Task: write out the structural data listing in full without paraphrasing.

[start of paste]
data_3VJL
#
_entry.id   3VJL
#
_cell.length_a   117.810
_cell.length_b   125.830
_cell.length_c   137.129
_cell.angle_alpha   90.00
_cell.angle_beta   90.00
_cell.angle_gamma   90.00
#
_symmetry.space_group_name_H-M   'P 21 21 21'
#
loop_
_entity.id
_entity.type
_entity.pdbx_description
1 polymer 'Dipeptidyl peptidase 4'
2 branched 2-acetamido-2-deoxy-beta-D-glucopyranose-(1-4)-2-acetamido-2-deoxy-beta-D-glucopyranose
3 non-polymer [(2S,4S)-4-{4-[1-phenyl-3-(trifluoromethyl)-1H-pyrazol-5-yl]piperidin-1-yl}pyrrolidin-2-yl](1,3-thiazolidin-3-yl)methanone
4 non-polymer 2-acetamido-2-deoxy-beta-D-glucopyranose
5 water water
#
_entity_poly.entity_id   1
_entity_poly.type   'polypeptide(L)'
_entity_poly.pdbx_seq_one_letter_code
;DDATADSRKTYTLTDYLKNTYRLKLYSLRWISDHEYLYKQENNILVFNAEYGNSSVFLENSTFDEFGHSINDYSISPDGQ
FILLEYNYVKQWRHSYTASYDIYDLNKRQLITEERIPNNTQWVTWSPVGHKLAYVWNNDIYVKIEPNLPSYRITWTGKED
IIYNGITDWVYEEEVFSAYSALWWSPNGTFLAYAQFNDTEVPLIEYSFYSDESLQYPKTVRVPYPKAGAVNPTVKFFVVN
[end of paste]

data_3VJL
#
_entry.id   3VJL
#
_cell.length_a   117.810
_cell.length_b   125.830
_cell.length_c   137.129
_cell.angle_alpha   90.00
_cell.angle_beta   90.00
_cell.angle_gamma   90.00
#
_symmetry.space_group_name_H-M   'P 21 21 21'
#
loop_
_entity.id
_entity.type
_entity.pdbx_description
1 polymer 'Dipeptidyl peptidase 4'
2 branched 2-acetamido-2-deoxy-beta-D-glucopyranose-(1-4)-2-acetamido-2-deoxy-beta-D-glucopyranose
3 non-polymer [(2S,4S)-4-{4-[1-phenyl-3-(trifluoromethyl)-1H-pyrazol-5-yl]piperidin-1-yl}pyrrolidin-2-yl](1,3-thiazolidin-3-yl)methanone
4 non-polymer 2-acetamido-2-deoxy-beta-D-glucopyranose
5 water water
#
_entity_poly.entity_id   1
_entity_poly.type   'polypeptide(L)'
_entity_poly.pdbx_seq_one_letter_code
;DDATADSRKTYTLTDYLKNTYRLKLYSLRWISDHEYLYKQENNILVFNAEYGNSSVFLENSTFDEFGHSINDYSISPDGQ
FILLEYNYVKQWRHSYTASYDIYDLNKRQLITEERIPNNTQWVTWSPVGHKLAYVWNNDIYVKIEPNLPSYRITWTGKED
IIYNGITDWVYEEEVFSAYSALWWSPNGTFLAYAQFNDTEVPLIEYSFYSDESLQYPKTVRVPYPKAGAVNPTVKFFVVN